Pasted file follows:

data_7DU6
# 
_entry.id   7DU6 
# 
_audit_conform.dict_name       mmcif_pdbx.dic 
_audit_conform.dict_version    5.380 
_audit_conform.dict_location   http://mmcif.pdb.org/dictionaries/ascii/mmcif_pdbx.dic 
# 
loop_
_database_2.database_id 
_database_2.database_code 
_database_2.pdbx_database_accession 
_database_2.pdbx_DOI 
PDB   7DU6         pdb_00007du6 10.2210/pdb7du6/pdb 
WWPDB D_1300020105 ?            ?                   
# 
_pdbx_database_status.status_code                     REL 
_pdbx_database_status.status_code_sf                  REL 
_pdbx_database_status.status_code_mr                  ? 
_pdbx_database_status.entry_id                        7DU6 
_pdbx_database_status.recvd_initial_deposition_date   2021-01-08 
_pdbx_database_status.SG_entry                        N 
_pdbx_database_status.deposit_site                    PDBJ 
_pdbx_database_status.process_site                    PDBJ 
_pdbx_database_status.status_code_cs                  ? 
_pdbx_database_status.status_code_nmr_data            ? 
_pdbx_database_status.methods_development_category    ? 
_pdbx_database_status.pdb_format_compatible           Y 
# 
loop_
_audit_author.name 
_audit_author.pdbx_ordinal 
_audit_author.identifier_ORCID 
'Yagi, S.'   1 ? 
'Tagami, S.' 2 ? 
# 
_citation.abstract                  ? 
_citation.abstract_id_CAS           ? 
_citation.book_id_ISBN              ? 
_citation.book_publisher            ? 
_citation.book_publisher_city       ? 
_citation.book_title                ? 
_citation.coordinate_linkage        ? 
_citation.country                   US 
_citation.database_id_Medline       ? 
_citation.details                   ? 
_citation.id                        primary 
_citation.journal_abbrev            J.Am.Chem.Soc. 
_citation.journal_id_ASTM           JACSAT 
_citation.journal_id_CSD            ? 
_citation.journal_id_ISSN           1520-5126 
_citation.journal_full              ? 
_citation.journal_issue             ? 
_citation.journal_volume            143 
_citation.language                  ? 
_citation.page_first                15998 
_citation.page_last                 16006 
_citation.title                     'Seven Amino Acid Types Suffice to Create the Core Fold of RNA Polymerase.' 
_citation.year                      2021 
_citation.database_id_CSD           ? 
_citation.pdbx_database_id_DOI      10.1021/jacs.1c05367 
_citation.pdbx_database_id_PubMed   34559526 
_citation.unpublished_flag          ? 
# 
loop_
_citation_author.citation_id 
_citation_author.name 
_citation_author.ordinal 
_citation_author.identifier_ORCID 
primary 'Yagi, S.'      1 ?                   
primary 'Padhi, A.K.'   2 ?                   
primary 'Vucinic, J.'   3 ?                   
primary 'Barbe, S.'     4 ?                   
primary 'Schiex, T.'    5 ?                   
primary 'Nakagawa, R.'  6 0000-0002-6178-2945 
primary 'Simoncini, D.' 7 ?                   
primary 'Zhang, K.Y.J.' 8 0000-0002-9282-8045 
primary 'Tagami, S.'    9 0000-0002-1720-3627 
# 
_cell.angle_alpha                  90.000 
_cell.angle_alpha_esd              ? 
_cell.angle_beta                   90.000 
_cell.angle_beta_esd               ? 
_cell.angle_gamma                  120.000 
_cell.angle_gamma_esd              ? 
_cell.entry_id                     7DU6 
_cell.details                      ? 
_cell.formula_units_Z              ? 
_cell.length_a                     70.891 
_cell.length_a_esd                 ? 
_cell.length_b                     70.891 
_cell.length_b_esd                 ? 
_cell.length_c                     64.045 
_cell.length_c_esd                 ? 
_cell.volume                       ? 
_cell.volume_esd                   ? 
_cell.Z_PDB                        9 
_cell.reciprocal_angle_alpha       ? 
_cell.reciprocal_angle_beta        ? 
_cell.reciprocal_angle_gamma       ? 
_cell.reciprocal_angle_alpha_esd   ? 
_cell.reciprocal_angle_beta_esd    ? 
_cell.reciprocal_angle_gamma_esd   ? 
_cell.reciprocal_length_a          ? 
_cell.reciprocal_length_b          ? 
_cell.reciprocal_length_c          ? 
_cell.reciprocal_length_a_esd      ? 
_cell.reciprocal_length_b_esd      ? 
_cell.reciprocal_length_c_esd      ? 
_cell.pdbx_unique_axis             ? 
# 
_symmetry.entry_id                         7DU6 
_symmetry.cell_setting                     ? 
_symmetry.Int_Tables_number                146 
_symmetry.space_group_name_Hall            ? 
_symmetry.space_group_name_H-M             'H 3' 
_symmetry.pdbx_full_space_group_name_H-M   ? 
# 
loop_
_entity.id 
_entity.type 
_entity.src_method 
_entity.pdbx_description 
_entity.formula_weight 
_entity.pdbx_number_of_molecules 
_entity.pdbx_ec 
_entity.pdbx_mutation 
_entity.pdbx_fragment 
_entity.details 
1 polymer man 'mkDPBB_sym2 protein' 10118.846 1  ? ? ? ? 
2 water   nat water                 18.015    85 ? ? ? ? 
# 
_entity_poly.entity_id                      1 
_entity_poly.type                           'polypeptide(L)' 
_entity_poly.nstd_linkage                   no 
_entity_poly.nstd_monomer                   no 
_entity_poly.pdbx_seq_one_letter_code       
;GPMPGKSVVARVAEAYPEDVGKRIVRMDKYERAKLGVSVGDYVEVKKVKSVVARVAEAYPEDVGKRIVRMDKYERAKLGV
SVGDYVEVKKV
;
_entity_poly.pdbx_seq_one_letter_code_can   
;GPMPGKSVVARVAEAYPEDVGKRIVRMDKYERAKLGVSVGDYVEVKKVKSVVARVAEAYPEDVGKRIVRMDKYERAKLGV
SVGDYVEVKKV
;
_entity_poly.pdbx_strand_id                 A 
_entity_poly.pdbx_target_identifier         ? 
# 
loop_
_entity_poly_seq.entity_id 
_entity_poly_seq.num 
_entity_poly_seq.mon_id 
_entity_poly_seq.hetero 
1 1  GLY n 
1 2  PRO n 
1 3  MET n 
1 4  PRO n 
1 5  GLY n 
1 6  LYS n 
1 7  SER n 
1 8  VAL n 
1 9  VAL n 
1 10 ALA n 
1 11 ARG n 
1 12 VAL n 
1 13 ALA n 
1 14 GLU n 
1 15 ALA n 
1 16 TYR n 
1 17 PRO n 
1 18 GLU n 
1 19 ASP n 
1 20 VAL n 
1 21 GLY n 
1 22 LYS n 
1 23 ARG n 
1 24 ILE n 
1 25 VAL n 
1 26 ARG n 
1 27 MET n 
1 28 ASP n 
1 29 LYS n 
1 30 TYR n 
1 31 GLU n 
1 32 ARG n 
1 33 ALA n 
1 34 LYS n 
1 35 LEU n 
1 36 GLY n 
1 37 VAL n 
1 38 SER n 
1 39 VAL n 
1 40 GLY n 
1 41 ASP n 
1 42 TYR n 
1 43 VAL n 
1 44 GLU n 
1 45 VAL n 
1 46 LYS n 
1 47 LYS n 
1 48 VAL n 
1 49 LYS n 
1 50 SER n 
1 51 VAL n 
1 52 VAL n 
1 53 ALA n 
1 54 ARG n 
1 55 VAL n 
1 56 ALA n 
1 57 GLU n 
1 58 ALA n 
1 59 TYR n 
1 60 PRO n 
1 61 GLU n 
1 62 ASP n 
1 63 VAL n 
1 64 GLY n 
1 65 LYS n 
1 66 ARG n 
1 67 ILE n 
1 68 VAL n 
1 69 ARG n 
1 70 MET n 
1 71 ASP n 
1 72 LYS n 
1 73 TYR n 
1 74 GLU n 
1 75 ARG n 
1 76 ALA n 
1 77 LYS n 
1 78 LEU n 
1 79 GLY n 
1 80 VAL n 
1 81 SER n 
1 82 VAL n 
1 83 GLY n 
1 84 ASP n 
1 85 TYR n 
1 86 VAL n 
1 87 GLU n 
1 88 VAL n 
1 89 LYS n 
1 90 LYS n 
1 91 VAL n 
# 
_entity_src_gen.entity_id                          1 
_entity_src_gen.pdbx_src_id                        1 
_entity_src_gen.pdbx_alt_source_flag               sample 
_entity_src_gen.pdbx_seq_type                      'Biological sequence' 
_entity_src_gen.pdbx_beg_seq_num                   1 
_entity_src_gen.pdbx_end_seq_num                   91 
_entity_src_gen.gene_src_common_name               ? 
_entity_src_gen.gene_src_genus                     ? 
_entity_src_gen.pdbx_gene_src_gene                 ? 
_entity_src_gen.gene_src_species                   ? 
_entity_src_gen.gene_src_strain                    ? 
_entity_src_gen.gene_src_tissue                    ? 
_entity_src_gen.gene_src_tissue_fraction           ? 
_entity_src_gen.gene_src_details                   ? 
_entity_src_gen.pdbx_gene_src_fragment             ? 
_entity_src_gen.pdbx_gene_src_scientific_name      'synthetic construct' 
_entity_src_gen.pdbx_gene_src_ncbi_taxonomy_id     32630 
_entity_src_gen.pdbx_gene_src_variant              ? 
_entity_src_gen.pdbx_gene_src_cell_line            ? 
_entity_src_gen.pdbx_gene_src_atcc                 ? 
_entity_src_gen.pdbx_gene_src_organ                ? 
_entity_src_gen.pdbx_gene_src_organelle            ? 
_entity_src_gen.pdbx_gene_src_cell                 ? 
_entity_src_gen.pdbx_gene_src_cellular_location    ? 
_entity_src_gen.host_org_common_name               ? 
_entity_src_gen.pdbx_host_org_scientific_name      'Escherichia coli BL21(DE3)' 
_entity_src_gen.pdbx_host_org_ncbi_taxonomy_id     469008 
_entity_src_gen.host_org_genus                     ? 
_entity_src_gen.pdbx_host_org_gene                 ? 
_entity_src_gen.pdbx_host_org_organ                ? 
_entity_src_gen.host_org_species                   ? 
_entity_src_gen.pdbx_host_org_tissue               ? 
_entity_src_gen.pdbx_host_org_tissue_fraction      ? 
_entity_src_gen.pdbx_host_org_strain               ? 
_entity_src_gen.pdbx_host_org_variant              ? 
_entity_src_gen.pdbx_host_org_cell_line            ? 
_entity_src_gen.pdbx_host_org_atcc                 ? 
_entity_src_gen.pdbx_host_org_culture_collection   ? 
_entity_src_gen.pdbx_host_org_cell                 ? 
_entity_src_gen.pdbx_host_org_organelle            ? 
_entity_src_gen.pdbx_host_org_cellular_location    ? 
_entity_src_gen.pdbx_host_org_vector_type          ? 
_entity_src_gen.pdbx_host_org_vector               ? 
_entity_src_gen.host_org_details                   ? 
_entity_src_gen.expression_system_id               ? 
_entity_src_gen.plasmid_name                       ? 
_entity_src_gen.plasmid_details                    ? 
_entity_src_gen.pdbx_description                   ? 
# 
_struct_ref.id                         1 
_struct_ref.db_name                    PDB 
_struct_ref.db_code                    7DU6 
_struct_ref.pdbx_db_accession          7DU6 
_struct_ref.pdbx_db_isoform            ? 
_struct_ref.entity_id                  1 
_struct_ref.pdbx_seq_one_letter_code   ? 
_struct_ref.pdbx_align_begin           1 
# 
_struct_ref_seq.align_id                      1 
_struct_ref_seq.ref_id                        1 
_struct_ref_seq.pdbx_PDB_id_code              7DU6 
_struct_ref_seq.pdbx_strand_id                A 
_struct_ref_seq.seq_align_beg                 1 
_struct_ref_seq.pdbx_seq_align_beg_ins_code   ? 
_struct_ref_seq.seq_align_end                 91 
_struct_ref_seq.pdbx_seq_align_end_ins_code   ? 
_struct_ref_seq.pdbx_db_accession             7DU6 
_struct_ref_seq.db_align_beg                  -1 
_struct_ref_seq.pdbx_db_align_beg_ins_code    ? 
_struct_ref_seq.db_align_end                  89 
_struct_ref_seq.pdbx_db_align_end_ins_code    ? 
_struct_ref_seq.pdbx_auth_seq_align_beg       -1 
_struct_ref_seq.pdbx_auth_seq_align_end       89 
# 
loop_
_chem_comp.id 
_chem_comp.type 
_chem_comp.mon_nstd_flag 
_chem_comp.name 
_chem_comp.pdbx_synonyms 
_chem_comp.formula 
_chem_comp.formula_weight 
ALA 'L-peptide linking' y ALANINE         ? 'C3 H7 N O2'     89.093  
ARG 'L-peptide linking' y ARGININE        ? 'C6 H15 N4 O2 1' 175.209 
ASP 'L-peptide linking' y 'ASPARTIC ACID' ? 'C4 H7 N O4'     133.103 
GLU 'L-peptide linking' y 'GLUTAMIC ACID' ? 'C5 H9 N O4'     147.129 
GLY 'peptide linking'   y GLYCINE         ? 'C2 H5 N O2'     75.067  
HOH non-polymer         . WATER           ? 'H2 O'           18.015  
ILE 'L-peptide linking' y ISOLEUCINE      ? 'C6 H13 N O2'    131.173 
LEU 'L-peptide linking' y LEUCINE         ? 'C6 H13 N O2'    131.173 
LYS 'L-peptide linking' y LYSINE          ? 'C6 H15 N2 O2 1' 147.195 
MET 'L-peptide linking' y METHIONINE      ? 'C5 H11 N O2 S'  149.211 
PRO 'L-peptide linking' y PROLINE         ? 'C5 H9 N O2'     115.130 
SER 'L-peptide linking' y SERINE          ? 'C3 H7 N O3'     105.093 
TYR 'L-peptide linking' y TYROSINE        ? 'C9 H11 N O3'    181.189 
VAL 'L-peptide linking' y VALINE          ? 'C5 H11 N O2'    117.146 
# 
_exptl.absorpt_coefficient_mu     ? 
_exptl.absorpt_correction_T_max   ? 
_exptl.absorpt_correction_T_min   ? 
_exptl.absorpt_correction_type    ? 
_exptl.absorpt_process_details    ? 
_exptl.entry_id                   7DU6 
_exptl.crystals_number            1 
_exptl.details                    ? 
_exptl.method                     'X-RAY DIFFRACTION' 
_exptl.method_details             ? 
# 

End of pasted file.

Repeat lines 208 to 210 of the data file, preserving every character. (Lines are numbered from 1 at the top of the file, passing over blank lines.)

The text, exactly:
1 56 ALA n 
1 57 GLU n 
1 58 ALA n 